Résultats / 62 photos
Nationality:Tibetans // 13/07/2008  // Agnès DHERBEYS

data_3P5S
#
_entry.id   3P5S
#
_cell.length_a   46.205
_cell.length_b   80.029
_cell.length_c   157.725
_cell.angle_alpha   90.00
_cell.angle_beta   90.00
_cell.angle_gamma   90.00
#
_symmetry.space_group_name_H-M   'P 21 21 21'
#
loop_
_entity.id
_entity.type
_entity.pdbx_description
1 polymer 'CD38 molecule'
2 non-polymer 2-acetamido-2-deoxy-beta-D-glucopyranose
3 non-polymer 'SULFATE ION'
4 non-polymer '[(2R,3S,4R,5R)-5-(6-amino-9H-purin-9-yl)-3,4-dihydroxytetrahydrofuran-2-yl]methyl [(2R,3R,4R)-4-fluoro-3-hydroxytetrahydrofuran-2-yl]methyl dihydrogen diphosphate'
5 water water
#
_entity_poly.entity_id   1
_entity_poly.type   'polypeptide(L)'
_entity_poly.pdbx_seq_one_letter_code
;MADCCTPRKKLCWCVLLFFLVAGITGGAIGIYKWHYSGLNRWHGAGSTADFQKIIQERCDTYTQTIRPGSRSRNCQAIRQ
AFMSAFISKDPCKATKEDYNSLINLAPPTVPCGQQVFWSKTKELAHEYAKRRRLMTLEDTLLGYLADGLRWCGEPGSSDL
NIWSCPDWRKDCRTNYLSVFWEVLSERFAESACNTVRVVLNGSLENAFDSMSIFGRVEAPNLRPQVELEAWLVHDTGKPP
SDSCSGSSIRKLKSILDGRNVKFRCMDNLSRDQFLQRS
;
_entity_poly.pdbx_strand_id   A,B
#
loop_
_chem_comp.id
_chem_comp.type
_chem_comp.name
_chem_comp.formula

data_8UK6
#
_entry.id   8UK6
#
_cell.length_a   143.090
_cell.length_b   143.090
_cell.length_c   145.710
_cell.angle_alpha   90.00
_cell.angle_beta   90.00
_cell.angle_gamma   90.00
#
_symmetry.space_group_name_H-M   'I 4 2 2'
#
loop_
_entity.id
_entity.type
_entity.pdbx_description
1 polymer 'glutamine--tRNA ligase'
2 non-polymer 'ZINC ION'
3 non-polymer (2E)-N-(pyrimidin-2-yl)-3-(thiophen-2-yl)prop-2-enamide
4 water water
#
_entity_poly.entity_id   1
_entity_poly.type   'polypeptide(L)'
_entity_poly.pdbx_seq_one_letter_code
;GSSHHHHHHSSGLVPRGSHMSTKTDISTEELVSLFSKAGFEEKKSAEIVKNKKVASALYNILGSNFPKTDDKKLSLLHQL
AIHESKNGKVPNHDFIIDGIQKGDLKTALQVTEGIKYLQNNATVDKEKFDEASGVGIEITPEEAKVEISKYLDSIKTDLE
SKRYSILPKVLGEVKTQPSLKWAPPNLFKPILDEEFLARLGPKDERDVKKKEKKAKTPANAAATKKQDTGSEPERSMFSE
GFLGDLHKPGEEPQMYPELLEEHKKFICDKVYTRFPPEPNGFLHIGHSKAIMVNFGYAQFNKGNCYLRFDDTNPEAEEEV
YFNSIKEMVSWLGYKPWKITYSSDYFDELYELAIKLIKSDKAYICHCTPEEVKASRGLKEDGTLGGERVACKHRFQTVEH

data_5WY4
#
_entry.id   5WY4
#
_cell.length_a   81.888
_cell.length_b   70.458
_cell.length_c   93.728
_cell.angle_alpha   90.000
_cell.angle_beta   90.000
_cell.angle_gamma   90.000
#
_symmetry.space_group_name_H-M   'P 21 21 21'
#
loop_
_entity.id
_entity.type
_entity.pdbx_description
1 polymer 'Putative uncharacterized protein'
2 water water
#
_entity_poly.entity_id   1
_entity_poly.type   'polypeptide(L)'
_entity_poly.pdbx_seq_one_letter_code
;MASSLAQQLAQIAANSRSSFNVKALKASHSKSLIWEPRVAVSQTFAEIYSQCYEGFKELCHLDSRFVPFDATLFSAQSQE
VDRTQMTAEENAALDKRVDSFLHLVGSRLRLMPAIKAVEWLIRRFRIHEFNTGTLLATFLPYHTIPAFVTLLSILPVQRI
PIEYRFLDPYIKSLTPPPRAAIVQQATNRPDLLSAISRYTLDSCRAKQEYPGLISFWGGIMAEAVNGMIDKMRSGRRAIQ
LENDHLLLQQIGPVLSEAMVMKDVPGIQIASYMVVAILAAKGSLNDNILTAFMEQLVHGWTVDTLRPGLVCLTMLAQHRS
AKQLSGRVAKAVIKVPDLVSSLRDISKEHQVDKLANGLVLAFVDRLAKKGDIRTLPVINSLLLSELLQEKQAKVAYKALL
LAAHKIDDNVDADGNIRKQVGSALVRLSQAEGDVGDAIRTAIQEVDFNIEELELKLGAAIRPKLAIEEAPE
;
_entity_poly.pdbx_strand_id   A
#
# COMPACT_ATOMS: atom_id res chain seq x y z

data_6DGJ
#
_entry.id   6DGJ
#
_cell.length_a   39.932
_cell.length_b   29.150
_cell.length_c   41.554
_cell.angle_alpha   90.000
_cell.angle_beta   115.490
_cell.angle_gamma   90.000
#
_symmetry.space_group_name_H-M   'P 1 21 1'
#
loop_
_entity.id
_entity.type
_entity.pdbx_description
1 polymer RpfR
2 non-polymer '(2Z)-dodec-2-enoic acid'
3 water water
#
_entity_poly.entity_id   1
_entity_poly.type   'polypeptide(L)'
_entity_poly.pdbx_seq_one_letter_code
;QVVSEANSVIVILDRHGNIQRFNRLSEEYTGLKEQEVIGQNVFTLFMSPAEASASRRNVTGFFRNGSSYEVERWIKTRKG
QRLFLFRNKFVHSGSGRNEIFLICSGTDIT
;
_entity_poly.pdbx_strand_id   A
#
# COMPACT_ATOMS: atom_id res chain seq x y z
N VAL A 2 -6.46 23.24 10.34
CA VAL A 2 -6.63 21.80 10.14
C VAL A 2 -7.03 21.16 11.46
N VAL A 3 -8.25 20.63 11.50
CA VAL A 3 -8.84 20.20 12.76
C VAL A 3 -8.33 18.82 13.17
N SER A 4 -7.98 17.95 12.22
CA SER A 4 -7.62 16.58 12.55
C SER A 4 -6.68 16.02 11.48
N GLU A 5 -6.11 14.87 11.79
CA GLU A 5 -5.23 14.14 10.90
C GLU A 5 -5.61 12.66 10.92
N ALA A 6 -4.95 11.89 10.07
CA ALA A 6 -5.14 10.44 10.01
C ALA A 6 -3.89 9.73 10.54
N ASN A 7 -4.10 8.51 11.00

Gyaltsen Tsondue, 35yo in her home, Boddhanath Katmandu 14th of July 2008 / Tibetan demonstrators arrested by Nepali police and put into police trucks outside of the old Chinese Embassy, Thursday 17th of April 2008. This day, Nepalese police arrested more than 500 Tibetan exiles decrying a crackdown in their homeland. Gyaltsen arrived in Nepal in 1992, after spending some time in India, where she took part of an association of former political prisoners. “On the 10th of March 1987 I took part of a demonstration against the occupation in Lhassa. I was 15 years old. Our group of 14 was arrested by the Chinese. On the way to the prison, they beat us as if we were animals, to the point I collapsed. Of course I was aware of the risks I took, but I didn’t care. For 3 months, police interrogated me and tortured me (Gyaltsen showed me the scars left by various Chinese torture techniques she still carries 20 years later): they beat me up, they would throw angry dogs to deeply bite my legs. They used to put my feet into iced water, pouring boiling water at the same time. They also tortured me with many electroshocks –this is why I can’t work now, I am having difficulties concentrating or remembering and I have heavy headaches often too”. “Chinese police could not understand why a 15yo would take part of a demonstration by herself, and they wanted me to declare I was not acting by my own, they wanted me to denounce people. They did not want to understand that I came to protest because a year before I got arrested –day for day, my older brother got assassinated by the Chinese police on the 10th of March 1986. He was a lama who came to protest against the occupation, and police simply throw him off a building, and he died. I then promised myself I will keep doing what my brother had started”. “Eventually after 3 months, they stopped torturing me, and I spent 2 more years in prison”. // En 2008 à Katmandu les tibétains ont manifesté contre l'occupation chinoise dans leur pays. Agnes Dherbeys / M.Y.O.P